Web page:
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The tie that unbinds

Free Rein's picture

In Getting Mother’s Body by Suzan Lori-Parks, the relationship between Billy Beede and Willa Mae was dysfunctional. Billy Beede never wanted to be associated with her own mother. After they received a letter from Candy Napoleon about how she had sold some part of her land and that some developers were in the process of building a supermarket in the land where her mother’s grave lay, she threw all her cares into the wind. She said, “Willa Mae getting paved over don’t bother me none.” (44) She was not troubled by her mother’s death either. She told Snipes, “Willa Mae passed and it didn’t bother me none. I was glad to see her go.” (9) She called her by her name, Willa Mae, instead of mother. Albeit Billy Beede didn’t care about her mother, Willa Mae did care about her welfare. In the novel, Willa Mae posthumously chimed in and her songs mostly comprised of her advice to Billy. Well, she was a careless mother but she acknowledged the fact that her way of life wasn’t one that anyone would choose to emulate. She warned Billy from making the same mistakes she had. She sang, “Don’t do whatcha see me do. Don’t walk nowhere I lead, My middle name is Trouble, First is Sin and last is Greed. Wise up, child, turn yourself around.” (246)

As I read All Over Creation by Ruth Ozeki, I drew a lot of similarities between the family relationships in it with that of Getting Mother’s Body. The relationships in both families are between rock and a hard place. Both Billy Beede and Yummy Fuller are victims of early teenage pregnancies from irresponsible men. In all over creation, Yummy and her parents don’t get along. Yummy immerses herself in a scandalous relationship with her ninth-grade teacher, Mr. Rhodes Elliot and gets carried away. She fled from her parent’s home when the whole town started rumour mongering about them. She also left to abstain from the guilt and shame of facing her own father,” Maybe you are mad at me for leaving, too. But I had to. I left for reasons of shame-not mine, which is what you probably hope, but yours, Daddy…The shame was yours, and I knew if I stayed, I’d be poisoned by it. I’d grow up all screwy and bent with the weight of your shame. So, I left. It was an evacuation, Daddy.” (37) After leaving and staying for a long time with no one knowing of her whereabouts, she decided to write to her parents. Her father had suffered from colorectal cancer and two heart attacks while her mother suffered from the Alzheimer’s disease; dementia.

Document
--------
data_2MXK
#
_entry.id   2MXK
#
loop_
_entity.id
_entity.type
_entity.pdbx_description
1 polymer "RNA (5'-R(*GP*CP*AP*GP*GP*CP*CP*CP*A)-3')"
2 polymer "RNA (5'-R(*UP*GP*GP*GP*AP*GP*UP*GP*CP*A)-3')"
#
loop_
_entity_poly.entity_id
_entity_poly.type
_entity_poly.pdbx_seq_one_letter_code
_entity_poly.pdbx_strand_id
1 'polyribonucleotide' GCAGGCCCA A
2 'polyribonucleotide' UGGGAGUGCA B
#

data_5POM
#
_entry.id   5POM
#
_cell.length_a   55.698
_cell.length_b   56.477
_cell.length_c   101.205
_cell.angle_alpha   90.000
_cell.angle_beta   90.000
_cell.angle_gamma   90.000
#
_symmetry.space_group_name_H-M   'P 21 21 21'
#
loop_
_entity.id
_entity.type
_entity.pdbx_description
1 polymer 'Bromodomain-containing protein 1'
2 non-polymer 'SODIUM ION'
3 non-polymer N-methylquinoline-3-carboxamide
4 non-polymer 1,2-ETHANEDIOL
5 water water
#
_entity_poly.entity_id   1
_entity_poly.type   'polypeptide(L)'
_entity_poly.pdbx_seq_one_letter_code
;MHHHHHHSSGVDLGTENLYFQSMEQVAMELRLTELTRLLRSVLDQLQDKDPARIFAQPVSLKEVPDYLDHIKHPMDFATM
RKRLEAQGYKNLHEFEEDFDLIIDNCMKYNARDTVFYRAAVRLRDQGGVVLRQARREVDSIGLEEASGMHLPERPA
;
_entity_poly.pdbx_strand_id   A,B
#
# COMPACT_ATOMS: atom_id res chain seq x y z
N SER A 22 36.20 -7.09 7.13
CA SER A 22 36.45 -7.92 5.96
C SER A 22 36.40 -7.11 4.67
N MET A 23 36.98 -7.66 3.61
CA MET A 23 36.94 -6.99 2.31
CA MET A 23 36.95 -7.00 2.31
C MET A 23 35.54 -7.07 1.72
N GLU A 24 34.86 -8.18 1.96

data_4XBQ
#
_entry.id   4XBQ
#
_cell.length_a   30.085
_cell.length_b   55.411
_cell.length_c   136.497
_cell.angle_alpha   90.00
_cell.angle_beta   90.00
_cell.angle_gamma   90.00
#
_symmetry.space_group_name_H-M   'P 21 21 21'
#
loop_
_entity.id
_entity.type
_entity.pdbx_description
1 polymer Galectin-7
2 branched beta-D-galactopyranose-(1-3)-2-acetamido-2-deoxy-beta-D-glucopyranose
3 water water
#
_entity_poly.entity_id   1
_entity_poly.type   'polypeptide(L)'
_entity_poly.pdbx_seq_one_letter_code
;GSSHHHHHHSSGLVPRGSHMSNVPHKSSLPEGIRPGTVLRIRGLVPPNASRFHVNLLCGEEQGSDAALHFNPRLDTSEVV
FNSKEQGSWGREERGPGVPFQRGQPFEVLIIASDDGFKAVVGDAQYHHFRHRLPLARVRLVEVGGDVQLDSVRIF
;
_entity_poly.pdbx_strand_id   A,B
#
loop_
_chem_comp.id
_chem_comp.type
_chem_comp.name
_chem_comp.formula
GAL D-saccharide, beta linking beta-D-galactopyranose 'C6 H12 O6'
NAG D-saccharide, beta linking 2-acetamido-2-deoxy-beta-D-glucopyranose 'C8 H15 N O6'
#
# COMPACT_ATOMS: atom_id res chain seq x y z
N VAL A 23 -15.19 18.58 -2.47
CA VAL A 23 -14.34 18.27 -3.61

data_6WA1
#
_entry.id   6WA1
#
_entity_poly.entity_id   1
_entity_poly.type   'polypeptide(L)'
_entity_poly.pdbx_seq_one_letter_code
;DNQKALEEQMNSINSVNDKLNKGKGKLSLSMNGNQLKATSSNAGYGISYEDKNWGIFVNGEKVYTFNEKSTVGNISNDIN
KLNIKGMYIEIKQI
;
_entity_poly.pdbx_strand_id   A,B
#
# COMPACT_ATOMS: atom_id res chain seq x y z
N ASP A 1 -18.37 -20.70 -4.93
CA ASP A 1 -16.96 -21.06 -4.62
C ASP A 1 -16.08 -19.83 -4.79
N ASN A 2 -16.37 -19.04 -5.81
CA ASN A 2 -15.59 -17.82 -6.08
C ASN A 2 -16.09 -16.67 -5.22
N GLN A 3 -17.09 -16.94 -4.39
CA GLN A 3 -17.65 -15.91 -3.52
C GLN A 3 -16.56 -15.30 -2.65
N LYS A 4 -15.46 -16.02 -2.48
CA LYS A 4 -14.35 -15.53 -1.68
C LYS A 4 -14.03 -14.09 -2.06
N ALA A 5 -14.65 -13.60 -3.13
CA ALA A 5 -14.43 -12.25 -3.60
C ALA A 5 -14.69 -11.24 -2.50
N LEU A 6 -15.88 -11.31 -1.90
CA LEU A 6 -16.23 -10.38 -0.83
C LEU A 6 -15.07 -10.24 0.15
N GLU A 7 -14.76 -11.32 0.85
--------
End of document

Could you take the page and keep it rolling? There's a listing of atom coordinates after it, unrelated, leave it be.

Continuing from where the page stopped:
She wrote, “Don’t worry about me. Don’t bother writing back unless you want to, but I should warn you that I’m not ever coming back to Liberty Falls.” (38)” I hate you.” (40)” Dear Lloyd, Fuck you.” (41)” Well, I haven’t heard from you for a really long time, so here’s the news: whether you like it or not, you have a new grandson. If you want to know his name, you can write and ask me…This is the last one you are going to get.” (44) when she was having a conversation with Cass, she cut her short when she mentioned about her father’s condition by saying, “I know. He is dying.” (63) At the hospital, Ocean also said, “Yes, Mommy said we must be nice to you because you are dying, but I’m not going to.” (74) When Yummy received a call from his dad asking for her intervention so that he could be discharged, she was so cold about it. As a matter of fact, she told him, “I can’t do that. You know I can’t. You can’t manage on your own, and there is no one here to take care of you…Dad, this is temporary. I’m only here for a visit. I don’t live here, remember?” (100) Then she hung up the phone on him.